A Comparative Study of Species Diversity of Migrant Birds Between Protected and Unprotected Areas of the Hadejia-Nguru Wetlands, Nigeria
Among the most complex and fascinating behaviour in birds is their long, non-stop migration. Despite Hadejia-Nguru Wetlands (Ramsar site) being an important wintering ground for migratory birds, little is known about the diversity while density is completely lacking. This study assessed the status of migratory birds in the wetland’s Protected Areas (PAs) and Unprotected Areas (UPAs). A total of 99 census points spaced 400 m apart with radius of 100 m were surveyed from 14 wetlands (48 point count stations in the PAs and 51 in the UPAs). A total of 54 migrant bird species belonging to 13 orders and 25 families were recorded. Of the 54 species, 20 were Intra-African migrants and 34 Palearctic winters including two globally threatened species; the European Turtle Dove Streptopelia turtur and Pallid Harrier Circus macrourus. Results showed that Protected wetlands had significantly higher species diversity (H' = 1.39) than Unprotected ones (H' = 1.28) (p = 0.0064), however, there was no significant difference in the density of birds between the two areas (p = 0.9246). The two areas were similar in species composition by 81%. Both Palearctic and Intra-Africa migrant birds were recorded in the wetland, thus revealing the importance of the Hadejia-Nguru as wintering sites for migratory birds. The Nigerian government has obligation to protect these migratory birds because it is a signatory to several international treaties aimed at conserving these birds.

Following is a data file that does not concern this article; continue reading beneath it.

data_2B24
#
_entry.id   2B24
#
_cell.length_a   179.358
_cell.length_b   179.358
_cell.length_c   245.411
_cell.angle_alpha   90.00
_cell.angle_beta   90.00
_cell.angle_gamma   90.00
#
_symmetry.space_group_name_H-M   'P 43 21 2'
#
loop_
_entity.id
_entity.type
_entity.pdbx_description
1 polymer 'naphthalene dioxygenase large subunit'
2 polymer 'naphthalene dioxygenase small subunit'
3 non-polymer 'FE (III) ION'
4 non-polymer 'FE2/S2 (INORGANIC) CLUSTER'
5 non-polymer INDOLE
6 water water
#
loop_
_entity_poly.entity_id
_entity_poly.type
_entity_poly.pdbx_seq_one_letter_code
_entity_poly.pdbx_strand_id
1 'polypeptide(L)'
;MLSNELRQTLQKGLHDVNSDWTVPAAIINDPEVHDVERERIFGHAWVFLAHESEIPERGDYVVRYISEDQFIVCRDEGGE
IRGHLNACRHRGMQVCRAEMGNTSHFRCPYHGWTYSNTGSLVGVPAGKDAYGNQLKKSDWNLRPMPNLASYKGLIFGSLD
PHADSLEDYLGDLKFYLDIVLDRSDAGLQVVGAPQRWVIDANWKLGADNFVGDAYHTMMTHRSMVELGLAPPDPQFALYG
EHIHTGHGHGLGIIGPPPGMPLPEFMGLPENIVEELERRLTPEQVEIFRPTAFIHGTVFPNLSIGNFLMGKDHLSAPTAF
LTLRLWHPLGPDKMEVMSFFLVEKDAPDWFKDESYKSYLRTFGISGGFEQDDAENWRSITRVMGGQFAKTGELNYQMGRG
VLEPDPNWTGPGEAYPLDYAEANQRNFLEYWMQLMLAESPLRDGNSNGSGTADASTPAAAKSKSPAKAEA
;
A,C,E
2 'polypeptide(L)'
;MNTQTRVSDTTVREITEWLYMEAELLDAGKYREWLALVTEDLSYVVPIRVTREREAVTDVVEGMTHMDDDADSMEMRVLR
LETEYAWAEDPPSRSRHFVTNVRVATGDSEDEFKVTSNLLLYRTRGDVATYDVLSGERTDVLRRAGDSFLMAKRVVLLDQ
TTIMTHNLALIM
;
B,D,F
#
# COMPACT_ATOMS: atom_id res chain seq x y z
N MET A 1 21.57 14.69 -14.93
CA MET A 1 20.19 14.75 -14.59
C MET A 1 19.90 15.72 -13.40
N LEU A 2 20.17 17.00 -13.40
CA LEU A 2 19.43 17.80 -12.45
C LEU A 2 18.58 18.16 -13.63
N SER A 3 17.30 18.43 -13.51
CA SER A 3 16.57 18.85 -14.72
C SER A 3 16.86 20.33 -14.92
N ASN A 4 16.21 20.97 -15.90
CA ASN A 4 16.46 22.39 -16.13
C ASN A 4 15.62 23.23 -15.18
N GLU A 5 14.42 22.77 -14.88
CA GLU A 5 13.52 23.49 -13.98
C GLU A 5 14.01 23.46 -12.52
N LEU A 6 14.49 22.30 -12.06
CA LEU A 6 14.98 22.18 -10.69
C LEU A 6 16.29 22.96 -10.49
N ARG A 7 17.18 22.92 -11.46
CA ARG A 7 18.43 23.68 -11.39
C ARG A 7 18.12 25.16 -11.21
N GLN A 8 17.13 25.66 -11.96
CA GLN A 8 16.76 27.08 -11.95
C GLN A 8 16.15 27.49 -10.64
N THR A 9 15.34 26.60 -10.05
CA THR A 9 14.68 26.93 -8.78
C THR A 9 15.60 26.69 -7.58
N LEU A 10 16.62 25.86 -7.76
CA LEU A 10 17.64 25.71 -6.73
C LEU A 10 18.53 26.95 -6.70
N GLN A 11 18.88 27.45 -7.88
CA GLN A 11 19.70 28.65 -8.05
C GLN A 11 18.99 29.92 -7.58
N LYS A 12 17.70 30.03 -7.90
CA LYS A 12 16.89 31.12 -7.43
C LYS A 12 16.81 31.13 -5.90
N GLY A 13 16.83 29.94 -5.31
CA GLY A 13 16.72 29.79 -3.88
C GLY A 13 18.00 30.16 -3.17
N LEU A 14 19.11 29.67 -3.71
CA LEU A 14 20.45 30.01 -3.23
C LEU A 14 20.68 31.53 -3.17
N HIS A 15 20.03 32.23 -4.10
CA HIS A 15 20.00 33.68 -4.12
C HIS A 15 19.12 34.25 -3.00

Key words: Circus macrourus, Hadejia-Nguru Wetlands, Threats to migratory birds, Palearctic and Intra-Africa Migrant birds, Streptopelia turtur